Blank Canvas

The newborn child as a blank canvas

Ah, the anticipation of a blank canvas. With my love of wood-based art, my blank canvas is usually a chunk of wood or a collection of wood scraps. And that’s the case for a piece due for a group exhibit in just one week. I have a concept and I have a wood block. What I don’t have is time. That’s not uncommon. The realities of life often have a direct effect on the artwork I’m able to develop. My concept will need to be simplified. But simple is better, right? That’s one saying that is usually true when it comes to design, so I’m not too disappointed in the changes I’ll be forced to make. I’ll determine what planned elements are necessary and what are superfluous.

In two short months, Lord willing, my wife will give birth to our first child—a girl. Now that’s an amazing creation! She too will be a blank canvas of sorts. It frustrates me to think that the realities of life—contraints on time, prioritizing of efforts—will directly affect what I’m able to invest in my daughter. But this is the life God designed and again, those limitations can be a good thing. I can’t (and shouldn’t) spend every moment with her. I’ll need to evaluate what is most important and what must be set aside. Oh, I’ve tried to learn some of these things in advance, but I realize my child-raising knowledge means little without experience. However, I do know the fundamentals, I have good examples to follow, I have the support of family and friends, and I have an amazing collaborator in my wife.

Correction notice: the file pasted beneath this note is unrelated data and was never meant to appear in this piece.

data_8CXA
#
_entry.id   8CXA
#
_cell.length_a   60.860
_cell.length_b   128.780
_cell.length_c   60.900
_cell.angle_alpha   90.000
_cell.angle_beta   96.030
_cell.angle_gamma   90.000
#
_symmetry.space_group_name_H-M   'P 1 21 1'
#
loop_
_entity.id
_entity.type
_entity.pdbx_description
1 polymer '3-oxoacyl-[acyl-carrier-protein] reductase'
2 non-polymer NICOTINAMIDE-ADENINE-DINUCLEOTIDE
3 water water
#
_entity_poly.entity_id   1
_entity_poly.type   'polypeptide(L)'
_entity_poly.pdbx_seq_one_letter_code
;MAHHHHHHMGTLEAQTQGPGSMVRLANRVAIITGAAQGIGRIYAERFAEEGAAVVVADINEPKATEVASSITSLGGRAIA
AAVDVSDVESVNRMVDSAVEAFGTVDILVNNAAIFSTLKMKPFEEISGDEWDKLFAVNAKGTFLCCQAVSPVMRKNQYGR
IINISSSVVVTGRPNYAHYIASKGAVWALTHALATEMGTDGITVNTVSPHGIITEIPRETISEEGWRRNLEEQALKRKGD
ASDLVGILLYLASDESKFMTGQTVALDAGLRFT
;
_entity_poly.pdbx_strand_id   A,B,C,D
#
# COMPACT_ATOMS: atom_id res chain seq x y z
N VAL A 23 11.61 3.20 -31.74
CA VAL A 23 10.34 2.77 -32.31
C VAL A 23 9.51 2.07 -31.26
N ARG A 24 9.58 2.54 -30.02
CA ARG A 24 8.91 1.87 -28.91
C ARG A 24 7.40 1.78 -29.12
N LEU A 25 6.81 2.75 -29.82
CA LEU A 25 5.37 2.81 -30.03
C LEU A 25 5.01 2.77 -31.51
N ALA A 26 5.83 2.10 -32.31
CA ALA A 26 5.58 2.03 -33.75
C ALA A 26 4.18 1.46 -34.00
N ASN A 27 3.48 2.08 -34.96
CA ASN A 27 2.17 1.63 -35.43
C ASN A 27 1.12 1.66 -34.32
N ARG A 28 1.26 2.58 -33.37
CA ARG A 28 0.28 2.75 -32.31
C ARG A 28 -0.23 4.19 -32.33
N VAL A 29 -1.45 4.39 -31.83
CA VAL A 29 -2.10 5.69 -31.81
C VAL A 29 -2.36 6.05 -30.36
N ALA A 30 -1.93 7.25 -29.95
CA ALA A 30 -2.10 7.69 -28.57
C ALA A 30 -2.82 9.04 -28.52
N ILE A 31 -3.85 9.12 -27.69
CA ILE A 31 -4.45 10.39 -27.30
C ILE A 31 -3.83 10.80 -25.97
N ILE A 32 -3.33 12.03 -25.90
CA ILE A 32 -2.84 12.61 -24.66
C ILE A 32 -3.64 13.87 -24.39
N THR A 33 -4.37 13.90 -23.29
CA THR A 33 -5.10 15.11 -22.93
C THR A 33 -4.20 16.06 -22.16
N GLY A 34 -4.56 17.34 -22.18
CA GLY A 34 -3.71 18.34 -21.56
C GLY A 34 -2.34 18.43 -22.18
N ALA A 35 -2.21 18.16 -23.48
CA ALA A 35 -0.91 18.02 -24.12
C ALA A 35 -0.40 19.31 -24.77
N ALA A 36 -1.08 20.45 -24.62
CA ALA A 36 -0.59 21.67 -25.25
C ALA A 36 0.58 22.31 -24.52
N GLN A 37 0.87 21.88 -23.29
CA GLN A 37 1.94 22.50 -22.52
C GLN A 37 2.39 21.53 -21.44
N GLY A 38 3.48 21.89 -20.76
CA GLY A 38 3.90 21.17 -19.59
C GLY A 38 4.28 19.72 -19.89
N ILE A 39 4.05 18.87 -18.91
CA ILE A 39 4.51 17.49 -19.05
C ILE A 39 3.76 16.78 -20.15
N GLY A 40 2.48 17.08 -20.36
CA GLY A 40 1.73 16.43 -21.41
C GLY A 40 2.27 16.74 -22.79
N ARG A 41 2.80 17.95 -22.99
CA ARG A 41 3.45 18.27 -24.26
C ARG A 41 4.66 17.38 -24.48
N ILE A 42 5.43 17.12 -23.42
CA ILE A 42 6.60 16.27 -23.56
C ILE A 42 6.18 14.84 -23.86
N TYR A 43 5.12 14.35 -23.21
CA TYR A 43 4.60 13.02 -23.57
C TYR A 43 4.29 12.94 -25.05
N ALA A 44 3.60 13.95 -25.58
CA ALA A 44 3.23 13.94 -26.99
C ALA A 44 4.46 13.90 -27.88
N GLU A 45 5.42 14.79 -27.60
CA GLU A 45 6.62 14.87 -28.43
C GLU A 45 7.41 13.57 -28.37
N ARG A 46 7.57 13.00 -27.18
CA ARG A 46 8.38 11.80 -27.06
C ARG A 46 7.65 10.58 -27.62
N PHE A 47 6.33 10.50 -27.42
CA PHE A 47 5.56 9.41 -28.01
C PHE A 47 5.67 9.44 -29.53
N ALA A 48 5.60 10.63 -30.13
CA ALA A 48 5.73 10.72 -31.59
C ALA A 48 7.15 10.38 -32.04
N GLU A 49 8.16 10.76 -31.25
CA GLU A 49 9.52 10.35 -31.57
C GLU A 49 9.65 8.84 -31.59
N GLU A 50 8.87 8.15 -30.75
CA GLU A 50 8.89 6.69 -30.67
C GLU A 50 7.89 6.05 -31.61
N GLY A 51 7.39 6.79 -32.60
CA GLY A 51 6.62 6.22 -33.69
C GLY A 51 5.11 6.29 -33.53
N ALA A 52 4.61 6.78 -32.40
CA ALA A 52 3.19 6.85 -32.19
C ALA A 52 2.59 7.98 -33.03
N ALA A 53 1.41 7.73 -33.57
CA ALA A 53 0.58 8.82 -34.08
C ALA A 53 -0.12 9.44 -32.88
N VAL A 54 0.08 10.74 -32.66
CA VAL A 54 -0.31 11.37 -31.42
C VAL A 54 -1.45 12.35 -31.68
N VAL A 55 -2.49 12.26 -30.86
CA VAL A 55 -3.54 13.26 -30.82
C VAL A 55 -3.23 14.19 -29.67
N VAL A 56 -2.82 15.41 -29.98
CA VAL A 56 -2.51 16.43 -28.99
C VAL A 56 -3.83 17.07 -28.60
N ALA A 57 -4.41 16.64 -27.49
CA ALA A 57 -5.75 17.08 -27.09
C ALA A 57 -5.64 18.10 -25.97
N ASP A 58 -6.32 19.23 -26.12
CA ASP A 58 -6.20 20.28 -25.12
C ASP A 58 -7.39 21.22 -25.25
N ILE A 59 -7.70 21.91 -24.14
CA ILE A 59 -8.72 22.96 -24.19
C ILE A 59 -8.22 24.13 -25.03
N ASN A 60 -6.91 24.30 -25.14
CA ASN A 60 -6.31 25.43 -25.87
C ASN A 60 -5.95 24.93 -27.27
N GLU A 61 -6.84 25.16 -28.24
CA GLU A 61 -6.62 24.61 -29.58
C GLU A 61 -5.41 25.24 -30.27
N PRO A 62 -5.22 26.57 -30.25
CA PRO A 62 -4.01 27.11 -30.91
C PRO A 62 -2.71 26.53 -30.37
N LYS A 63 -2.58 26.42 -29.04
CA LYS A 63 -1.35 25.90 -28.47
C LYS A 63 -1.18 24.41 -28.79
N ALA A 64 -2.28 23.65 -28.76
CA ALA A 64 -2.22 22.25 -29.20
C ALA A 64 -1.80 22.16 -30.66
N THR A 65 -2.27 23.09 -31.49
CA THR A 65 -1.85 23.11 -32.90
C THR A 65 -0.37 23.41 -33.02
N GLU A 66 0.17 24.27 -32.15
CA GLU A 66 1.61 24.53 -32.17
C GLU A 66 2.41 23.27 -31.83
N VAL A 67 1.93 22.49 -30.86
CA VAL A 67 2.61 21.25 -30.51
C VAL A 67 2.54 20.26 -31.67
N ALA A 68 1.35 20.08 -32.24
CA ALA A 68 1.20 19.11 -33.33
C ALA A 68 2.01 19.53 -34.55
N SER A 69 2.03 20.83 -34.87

My life is going to change. As a result my art will change in practical ways. For example, I expect the pieces are going to get smaller. Some of the large works I’ve developed over the years are currently physical hazards sitting around our home. But beyond that, my time will be limited, and small works may be more reasonable. I do value art. And I value the time I’m able to put into it. But I will value my little girl more and I’m a fool to expect there won’t be sacrifices. So I embrace them.

The past few years I’ve come to understand there are things you really can’t appreciate or sympathize with until you’ve experienced them. Earlier this week I had my first surgery. I now can better relate to somebody going through the recovery process. And until my design business experienced a few years of famine, I could not truly understand the position of the person who is barely getting by.

So as I finally get to experience the emotions, joys and fears of parenthood, maybe, just maybe my art will become more vibrant. Maybe it will become less logical. Whatever the change may be, I’m sure it is coming. In the meantime I am thankful for the blank canvases and wonder what will come of them.

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